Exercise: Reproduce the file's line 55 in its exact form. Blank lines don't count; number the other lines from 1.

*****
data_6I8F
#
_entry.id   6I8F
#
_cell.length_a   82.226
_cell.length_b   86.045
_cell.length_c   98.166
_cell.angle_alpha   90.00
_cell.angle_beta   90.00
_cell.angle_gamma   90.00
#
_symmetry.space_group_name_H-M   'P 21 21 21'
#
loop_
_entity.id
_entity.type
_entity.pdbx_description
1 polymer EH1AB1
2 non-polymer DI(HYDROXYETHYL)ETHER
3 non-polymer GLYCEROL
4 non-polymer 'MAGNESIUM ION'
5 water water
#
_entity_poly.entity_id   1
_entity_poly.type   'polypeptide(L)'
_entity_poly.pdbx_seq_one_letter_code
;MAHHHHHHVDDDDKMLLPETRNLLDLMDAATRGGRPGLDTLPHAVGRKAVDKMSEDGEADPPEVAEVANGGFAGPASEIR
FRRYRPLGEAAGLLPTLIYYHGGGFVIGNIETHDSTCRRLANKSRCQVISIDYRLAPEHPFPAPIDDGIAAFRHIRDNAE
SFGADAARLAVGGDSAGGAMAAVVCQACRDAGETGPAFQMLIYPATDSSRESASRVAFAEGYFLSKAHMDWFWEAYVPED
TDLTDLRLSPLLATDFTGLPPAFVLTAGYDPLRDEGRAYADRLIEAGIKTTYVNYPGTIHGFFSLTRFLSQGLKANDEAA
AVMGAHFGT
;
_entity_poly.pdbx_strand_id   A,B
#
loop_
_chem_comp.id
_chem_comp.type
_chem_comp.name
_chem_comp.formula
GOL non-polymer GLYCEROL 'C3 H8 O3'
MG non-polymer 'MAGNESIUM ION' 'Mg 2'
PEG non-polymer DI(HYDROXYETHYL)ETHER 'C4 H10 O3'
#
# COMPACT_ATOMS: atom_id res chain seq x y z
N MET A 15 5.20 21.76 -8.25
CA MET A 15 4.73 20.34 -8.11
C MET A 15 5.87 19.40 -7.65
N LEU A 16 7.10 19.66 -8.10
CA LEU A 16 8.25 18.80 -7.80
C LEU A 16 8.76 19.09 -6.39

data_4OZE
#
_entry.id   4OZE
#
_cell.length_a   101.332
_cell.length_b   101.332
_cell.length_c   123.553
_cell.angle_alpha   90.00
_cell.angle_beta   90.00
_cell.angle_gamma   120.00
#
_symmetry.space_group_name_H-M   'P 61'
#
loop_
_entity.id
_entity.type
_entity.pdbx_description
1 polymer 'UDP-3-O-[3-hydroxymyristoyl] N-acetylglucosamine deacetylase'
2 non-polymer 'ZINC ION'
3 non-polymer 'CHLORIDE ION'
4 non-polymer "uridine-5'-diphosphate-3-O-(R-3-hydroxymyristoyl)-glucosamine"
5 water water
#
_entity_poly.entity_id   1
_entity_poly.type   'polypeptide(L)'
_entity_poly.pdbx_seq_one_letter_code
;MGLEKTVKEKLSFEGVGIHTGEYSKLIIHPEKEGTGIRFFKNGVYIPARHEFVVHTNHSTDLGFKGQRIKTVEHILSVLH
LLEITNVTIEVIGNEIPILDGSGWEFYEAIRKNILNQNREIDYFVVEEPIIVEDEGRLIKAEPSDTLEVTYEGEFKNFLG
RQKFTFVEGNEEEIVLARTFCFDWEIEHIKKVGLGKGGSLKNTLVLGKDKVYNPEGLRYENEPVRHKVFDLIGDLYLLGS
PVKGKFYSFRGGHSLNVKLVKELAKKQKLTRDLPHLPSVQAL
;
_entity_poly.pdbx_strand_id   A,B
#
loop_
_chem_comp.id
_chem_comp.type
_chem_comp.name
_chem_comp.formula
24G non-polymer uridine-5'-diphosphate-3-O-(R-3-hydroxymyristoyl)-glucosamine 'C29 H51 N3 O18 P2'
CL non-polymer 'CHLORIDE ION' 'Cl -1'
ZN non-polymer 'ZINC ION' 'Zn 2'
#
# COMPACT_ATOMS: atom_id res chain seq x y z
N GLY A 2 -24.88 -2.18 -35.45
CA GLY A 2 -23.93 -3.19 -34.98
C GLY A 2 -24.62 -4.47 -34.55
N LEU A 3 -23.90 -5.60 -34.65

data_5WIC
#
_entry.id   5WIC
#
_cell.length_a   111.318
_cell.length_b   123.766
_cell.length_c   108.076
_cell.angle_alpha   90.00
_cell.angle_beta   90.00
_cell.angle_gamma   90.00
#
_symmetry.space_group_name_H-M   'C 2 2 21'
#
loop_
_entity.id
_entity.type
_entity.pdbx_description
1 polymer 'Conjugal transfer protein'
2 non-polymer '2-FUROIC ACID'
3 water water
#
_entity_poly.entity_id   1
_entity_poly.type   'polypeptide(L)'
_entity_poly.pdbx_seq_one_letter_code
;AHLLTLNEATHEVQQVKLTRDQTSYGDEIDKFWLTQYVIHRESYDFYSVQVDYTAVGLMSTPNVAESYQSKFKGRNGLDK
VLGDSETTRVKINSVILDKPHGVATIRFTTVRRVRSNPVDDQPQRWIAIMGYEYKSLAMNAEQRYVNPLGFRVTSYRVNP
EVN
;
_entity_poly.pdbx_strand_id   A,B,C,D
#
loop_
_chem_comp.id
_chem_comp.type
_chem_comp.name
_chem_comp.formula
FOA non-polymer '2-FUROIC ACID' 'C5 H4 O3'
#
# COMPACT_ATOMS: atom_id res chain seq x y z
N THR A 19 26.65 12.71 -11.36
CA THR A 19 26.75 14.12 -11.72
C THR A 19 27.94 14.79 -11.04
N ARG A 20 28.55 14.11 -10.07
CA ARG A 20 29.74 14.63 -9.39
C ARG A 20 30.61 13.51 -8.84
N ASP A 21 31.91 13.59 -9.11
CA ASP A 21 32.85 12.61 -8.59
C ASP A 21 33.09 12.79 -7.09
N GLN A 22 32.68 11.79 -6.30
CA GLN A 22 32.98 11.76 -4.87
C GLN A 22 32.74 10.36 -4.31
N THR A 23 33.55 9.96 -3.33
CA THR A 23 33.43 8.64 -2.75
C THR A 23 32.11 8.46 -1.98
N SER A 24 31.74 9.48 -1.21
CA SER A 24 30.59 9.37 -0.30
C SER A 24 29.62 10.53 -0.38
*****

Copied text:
_cell.length_a   101.332